Star swimmer called up to national squad

Years of hard work and dedication, finally paid off for Matthew Bowers when he earned a call up to the senior national mens swimming team that will take part in the All Africa Championships, in Algeria, later this year.

After spending nearly half his life swimming, don’t be surprised to find that Plumstead’s Matthew Bowers, 23, has grown webbed feet, gills and fins.

Of course he has none of the characteristics of an aquatic creature, but his performance in the water has earned him a spot on the senior men’s national squad set to compete at the All Africa Championships, in Algeria, later this year.

For Bowers, one half of a set of twins, it’s been a long time coming.

“I’ve been swimming all my life, I’m a real waterbaby. I’m pretty sure my parents, shortly after birth, chucked me in the water and made me swim a couple of laps,” he jokingly said.

While swimming pools may not have been built for Bowers, the former Wynberg Boys’High School pupil is certainly built for the pool – mentally and physically.

A promising swimmer from a young age, Bowers, along with his twin brother Michael, has been a familiar sight on the junior circuit for many years, collectively setting numerous club and school records, some of which still stand.

The sporty siblings started out with the Wynberg-based Manta Swimming Club, at the age of six before joining Claremont’s Cape Dolphins in their teens and are currently with Swimlab Swimming Club at Wynberg Military base.

Both had a taste of international competition – at the Junior African Championships, in Mauritius, and at the Junior All Africa Games, in Swaziland when they were 14 and 15 years old.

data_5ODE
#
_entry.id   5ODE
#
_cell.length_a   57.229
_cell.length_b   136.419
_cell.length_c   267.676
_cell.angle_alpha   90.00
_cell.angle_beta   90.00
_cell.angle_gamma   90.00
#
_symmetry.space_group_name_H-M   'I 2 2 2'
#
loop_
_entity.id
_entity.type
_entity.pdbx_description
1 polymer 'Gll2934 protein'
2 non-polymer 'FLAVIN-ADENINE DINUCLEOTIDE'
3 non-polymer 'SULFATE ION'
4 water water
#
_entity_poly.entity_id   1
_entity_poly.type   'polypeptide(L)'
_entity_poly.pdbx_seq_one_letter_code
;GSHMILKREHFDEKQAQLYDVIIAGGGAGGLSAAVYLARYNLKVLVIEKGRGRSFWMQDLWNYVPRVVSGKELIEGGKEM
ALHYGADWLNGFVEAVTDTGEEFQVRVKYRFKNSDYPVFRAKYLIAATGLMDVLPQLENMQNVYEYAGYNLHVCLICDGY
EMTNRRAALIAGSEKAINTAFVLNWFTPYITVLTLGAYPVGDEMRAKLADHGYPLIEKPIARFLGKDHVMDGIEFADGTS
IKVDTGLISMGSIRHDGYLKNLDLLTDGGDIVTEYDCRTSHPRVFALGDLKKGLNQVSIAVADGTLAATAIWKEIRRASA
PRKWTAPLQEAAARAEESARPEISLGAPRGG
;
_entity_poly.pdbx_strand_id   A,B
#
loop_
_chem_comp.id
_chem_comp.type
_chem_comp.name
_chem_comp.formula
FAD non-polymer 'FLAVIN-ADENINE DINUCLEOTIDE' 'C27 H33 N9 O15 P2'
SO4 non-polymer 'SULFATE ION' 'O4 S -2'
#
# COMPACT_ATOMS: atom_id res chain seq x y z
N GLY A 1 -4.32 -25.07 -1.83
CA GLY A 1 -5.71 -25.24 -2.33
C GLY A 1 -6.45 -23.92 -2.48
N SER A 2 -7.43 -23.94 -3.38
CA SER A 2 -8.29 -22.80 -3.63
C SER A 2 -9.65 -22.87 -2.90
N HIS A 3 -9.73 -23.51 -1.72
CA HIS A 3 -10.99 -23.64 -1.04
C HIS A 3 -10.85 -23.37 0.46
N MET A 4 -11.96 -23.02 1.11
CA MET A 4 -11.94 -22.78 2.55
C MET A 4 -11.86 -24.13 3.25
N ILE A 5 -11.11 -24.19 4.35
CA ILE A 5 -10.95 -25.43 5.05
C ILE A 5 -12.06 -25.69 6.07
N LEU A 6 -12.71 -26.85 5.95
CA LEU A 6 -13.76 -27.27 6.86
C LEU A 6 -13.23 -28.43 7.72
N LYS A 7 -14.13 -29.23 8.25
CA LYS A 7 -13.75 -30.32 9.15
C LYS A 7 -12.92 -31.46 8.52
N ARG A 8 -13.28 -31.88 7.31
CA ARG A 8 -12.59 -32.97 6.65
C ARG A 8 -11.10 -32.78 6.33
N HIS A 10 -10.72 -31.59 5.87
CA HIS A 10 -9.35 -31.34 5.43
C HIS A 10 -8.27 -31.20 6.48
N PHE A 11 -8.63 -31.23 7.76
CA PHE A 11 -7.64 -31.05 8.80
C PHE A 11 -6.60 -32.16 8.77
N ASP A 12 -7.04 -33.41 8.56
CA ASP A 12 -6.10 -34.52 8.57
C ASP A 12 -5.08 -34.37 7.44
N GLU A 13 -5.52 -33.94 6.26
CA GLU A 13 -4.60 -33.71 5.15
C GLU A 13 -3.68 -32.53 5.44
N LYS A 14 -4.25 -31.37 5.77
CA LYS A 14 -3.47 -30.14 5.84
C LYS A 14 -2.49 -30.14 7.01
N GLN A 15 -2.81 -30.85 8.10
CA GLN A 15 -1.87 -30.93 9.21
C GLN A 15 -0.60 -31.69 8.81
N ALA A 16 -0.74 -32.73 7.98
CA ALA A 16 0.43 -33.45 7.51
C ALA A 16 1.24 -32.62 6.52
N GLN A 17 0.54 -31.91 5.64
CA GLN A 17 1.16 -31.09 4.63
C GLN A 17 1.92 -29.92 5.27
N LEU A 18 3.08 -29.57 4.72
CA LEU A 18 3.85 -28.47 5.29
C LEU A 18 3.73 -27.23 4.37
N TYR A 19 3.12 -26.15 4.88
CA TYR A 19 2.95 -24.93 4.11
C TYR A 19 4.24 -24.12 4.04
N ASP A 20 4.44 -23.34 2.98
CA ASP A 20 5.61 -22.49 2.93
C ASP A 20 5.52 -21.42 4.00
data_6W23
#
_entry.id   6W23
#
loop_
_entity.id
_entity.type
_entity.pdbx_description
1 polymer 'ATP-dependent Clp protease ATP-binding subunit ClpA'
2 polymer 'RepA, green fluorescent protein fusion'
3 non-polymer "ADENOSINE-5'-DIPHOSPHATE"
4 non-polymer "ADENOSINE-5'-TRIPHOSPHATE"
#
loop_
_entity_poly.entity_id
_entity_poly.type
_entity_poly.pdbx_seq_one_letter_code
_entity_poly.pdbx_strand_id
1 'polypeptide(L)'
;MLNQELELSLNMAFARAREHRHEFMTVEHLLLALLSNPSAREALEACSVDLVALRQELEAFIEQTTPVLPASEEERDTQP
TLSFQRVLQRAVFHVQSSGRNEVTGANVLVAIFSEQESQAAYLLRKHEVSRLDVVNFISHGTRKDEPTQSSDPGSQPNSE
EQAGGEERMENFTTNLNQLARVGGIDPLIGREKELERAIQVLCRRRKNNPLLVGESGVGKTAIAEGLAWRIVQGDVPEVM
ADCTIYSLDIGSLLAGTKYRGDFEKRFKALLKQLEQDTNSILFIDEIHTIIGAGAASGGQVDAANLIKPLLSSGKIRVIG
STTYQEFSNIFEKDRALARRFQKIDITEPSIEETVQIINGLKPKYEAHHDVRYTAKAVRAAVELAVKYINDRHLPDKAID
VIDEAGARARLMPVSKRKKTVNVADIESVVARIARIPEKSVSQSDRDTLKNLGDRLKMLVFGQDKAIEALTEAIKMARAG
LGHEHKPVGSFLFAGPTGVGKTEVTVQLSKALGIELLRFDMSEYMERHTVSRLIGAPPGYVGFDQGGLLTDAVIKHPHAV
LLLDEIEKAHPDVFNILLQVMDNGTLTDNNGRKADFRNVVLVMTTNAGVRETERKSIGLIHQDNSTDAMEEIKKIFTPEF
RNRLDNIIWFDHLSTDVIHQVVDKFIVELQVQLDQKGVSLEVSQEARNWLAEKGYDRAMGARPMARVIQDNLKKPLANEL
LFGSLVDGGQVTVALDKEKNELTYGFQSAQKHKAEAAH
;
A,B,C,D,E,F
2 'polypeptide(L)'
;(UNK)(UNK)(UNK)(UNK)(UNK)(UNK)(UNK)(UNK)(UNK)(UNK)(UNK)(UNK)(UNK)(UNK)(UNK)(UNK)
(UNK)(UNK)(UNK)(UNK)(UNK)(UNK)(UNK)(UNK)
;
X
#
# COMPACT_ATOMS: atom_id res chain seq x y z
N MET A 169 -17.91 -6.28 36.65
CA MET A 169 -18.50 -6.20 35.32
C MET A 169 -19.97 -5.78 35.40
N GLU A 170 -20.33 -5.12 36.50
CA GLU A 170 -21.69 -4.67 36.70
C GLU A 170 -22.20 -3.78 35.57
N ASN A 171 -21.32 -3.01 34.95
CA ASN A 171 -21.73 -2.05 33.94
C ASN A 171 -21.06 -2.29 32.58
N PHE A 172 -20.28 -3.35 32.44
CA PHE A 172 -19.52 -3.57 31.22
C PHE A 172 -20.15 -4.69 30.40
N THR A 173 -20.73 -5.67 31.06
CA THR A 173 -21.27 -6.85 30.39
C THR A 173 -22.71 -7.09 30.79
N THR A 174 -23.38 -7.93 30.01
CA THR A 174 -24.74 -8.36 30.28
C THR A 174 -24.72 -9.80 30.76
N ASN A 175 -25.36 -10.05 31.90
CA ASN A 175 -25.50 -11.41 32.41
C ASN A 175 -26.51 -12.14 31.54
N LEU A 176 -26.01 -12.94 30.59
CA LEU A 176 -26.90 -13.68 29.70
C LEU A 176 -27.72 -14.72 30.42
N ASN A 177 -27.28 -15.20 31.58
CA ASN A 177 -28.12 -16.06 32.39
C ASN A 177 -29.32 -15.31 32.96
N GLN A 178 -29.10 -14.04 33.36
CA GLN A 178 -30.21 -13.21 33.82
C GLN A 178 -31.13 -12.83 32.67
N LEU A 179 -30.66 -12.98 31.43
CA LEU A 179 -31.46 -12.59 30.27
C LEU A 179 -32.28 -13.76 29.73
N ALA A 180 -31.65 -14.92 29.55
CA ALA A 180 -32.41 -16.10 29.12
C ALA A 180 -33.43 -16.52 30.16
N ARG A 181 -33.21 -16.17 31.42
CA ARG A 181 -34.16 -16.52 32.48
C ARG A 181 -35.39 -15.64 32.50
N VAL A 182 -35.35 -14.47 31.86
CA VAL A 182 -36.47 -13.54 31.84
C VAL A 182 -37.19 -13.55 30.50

Retired swimming coach, Roland Wagner, accompanied the boys to Mauritius and worked with them for many years at Manta. Wagner remembers Bowers as a keen learner, one willing to do difficult repeats over and over again.

He said that while some coaches prefer working on mileage and endurance, his focus had always been on technique, rather than lapping up miles.

“We worked heavily on starts and other techniques but Matthew also worked a lot on his own, doing sit-ups and so on to strengthen his stomach muscles. I think that’s part of the secret to his success,” Wagner said.

Bowers’ selection to the national side follows nearly a year spent out of the water, due to a major shoulder operation he had in March 2017.

Months of recuperation saw him competing in only one event last year – the 50m butterfly race, at the Western Cape championships, held at UWC, in December. Winning gold was enough to earn him a call-up to a national training camp in Durban, in June. Last week, Swimming South Africa, informed him of his selection.

Now set to join the big boys of SA swimming, Bowers will have his work cut out if hopes to emulate Chad Le Clos, Cameron van der Berg or Ryk Neethling. But he’s under no illusion. “It takes a lot of motivation, courage to get up every morning and get in the pool at 5am.

“You need to have a drive, you need to have a goal. Without a goal, you’re not going anywhere.

“My goal had always been to get to the Olympics. That has been my goal since I was eight years old when I started competitive swimming.

“That goal, in the back of my mind, is what got me to get up at 4.30am so I can be in the pool by 5am or 5.30am, even in icy cold waters,” he said.